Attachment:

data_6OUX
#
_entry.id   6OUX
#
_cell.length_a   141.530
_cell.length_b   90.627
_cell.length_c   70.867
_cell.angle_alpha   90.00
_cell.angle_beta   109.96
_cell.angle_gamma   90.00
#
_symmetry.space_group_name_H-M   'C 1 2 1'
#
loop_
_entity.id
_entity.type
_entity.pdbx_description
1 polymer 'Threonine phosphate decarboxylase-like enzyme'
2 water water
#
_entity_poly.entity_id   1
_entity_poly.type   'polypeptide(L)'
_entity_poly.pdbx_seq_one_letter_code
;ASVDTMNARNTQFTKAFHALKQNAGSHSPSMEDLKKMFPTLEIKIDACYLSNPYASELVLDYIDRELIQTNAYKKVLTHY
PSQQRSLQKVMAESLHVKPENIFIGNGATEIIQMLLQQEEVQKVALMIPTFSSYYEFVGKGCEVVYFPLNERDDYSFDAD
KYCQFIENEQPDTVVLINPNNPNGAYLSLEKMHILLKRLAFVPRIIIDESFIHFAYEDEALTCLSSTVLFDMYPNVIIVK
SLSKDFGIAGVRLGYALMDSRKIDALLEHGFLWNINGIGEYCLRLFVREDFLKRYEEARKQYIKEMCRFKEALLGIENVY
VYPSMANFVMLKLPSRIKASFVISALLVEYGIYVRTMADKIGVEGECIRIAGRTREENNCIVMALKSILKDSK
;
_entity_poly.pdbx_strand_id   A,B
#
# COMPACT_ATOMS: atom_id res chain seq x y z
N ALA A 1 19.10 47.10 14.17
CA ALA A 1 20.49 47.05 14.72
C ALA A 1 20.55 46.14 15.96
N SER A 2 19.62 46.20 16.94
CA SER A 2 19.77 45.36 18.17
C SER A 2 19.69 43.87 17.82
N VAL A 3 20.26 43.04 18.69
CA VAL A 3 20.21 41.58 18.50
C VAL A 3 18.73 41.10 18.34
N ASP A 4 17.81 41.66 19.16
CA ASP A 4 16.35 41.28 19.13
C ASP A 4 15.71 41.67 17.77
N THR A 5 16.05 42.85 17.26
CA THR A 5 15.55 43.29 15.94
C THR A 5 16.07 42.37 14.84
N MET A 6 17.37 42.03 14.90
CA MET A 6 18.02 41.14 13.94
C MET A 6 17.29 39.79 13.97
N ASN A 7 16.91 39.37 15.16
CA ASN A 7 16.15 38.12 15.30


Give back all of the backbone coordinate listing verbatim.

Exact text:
data_6OUX
#
_entry.id   6OUX
#
_cell.length_a   141.530
_cell.length_b   90.627
_cell.length_c   70.867
_cell.angle_alpha   90.00
_cell.angle_beta   109.96
_cell.angle_gamma   90.00
#
_symmetry.space_group_name_H-M   'C 1 2 1'
#
loop_
_entity.id
_entity.type
_entity.pdbx_description
1 polymer 'Threonine phosphate decarboxylase-like enzyme'
2 water water
#
_entity_poly.entity_id   1
_entity_poly.type   'polypeptide(L)'
_entity_poly.pdbx_seq_one_letter_code
;ASVDTMNARNTQFTKAFHALKQNAGSHSPSMEDLKKMFPTLEIKIDACYLSNPYASELVLDYIDRELIQTNAYKKVLTHY
PSQQRSLQKVMAESLHVKPENIFIGNGATEIIQMLLQQEEVQKVALMIPTFSSYYEFVGKGCEVVYFPLNERDDYSFDAD
KYCQFIENEQPDTVVLINPNNPNGAYLSLEKMHILLKRLAFVPRIIIDESFIHFAYEDEALTCLSSTVLFDMYPNVIIVK
SLSKDFGIAGVRLGYALMDSRKIDALLEHGFLWNINGIGEYCLRLFVREDFLKRYEEARKQYIKEMCRFKEALLGIENVY
VYPSMANFVMLKLPSRIKASFVISALLVEYGIYVRTMADKIGVEGECIRIAGRTREENNCIVMALKSILKDSK
;
_entity_poly.pdbx_strand_id   A,B
#
# COMPACT_ATOMS: atom_id res chain seq x y z
N ALA A 1 19.10 47.10 14.17
CA ALA A 1 20.49 47.05 14.72
C ALA A 1 20.55 46.14 15.96
N SER A 2 19.62 46.20 16.94
CA SER A 2 19.77 45.36 18.17
C SER A 2 19.69 43.87 17.82
N VAL A 3 20.26 43.04 18.69
CA VAL A 3 20.21 41.58 18.50
C VAL A 3 18.73 41.10 18.34
N ASP A 4 17.81 41.66 19.16
CA ASP A 4 16.35 41.28 19.13
C ASP A 4 15.71 41.67 17.77
N THR A 5 16.05 42.85 17.26
CA THR A 5 15.55 43.29 15.94
C THR A 5 16.07 42.37 14.84
N MET A 6 17.37 42.03 14.90
CA MET A 6 18.02 41.14 13.94
C MET A 6 17.29 39.79 13.97
N ASN A 7 16.91 39.37 15.16
CA ASN A 7 16.15 38.12 15.30